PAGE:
San Antonio top cop under fire after releasing immigrants to charity

(CNN) The San Antonio, Texas, police chief's decision to release a dozen undocumented immigrants discovered in a tractor trailer has spurred demands by the local police association that the chief be put on leave while his actions are investigated.

At least one expert, however, says that though there are unusual aspects to the case, it doesn't appear Chief Bill McManus did anything inappropriate by releasing the immigrants to the local Catholic Charities last month.

"He did nothing unlawful under federal law or state law," said Denise Gilman, a University of Texas law professor and co-director of the law school's Immigration Clinic.

It is the second-such incident in fewer than six months. In July, police arrived at a Walmart parking lot to find dozens of immigrants in a trailer. Eight were dead; two more died later. Driver James Bradley Jr., 61, pleaded guilty to two federal charges and now faces possible life in prison in that case.

In last month's case, none of the immigrants was injured. Police have charged the 58-year-old tractor driver from Houston with smuggling of persons. A woman, who McManus has reportedly classified as a driver, also was charged.

The decision to bring state charges -- rather than federal offenses -- has prompted criticism. A local police officers group says McManus deviated from normal procedures and told a federal officer he wasn't needed at the scene; the chief has said the city may have faced legal liability if it held the truck occupants.

McManus declined CNN's requests for an interview, but his department released a statement saying, "To clarify, Homeland Security was never told that their services were not needed. SAPD handled this investigation utilizing the state smuggling statute. Unfortunately, this is the second incident in the last year. Fortunately, this time citizen interaction and a quick police response prevented another tragedy."

Victims or parties to the crime?

McManus has referred to the 12 immigrants as victims -- and said he treated them accordingly -- but Michael Helle, president of the San Antonio Police Officers Association, contends they were not victims, but "a party to the offense committed."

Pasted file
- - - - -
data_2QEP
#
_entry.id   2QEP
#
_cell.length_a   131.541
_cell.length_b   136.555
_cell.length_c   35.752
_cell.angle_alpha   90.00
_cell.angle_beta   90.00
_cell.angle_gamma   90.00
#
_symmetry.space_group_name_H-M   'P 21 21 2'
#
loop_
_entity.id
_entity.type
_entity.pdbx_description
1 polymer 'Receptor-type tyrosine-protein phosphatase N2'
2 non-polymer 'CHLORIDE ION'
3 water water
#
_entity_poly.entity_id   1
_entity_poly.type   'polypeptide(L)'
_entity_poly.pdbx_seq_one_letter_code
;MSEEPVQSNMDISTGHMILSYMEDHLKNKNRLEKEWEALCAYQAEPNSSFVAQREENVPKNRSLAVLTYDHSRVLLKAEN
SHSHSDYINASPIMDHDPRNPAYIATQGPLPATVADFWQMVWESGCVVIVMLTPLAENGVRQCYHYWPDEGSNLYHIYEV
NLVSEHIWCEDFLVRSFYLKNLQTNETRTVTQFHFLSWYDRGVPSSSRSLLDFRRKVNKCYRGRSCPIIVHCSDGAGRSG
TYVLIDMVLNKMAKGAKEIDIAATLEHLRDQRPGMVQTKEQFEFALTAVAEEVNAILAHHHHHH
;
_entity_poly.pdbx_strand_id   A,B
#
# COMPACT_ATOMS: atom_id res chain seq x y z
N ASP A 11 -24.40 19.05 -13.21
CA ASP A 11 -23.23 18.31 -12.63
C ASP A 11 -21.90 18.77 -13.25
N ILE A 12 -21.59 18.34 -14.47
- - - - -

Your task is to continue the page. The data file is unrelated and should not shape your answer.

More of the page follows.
In a Monday letter to Mayor Ron Nirenberg and the City Council, Helle demands to know why the immigrants were not identified, why the Houston man is being prosecuted on a state charge rather than a more serious federal offense and why McManus did not let Homeland Security Investigations, a component of US Immigration Customs Enforcement, handle the case.

Helle wants McManus placed on administrative leave until an outside investigation can determine whether the chief broke any laws, "in addition to the obvious violations of the general (police) manual," he wrote in his letter.

McManus has defended his handling of the case, saying at a news conference last week, "Once the folks got here to police headquarters, we have no jurisdiction to hold them, to detain them, so they were released to Catholic Charities."

He continued, "Based on the information that I had on the scene and the situation at the scene, the number of police officers that we had standing around, the number of people who were lined up on the curb, that was absolutely, in my mind, the right decision at the time," he said.

'There's no authority to detain them'

The University of Texas' Gilman said that, based on her understanding of the case, the chief is correct.

"It's absolutely common that victims of crime, even if they're undocumented immigrants, would be released," she said. "There's no authority to detain them."

Things might have been different had a federal agency requested local police detain the immigrants, but there's no indication that's the case, she said.

US Customs and Immigration Services officials in Texas did not return CNN's calls seeking to determine whether the feds requested they be detained. San Antonio police, too, declined to return emails on the matter, despite providing other information on the case.

In a statement to CNN affiliate KSAT, McManus said it was his prerogative to handle the case under the state's anti-smuggling law and denied assertions he ordered anyone to disregard protocol. He said fingerprinting or running background checks on the 12 immigrants would have violated department procedure and may have resulted in a lawsuit against the city.

"SAPD had no legal authority to hold the 12 individuals after they were questioned; the City may have faced legal liability if SAPD had done so," he said in his statement to the station.

Gilman concurred with this statement.

As for the Homeland Security Investigations agent who arrived on the scene, McManus said, the agent was provided access to the immigrants at police headquarters and his department never prevented the agent from taking them into custody.

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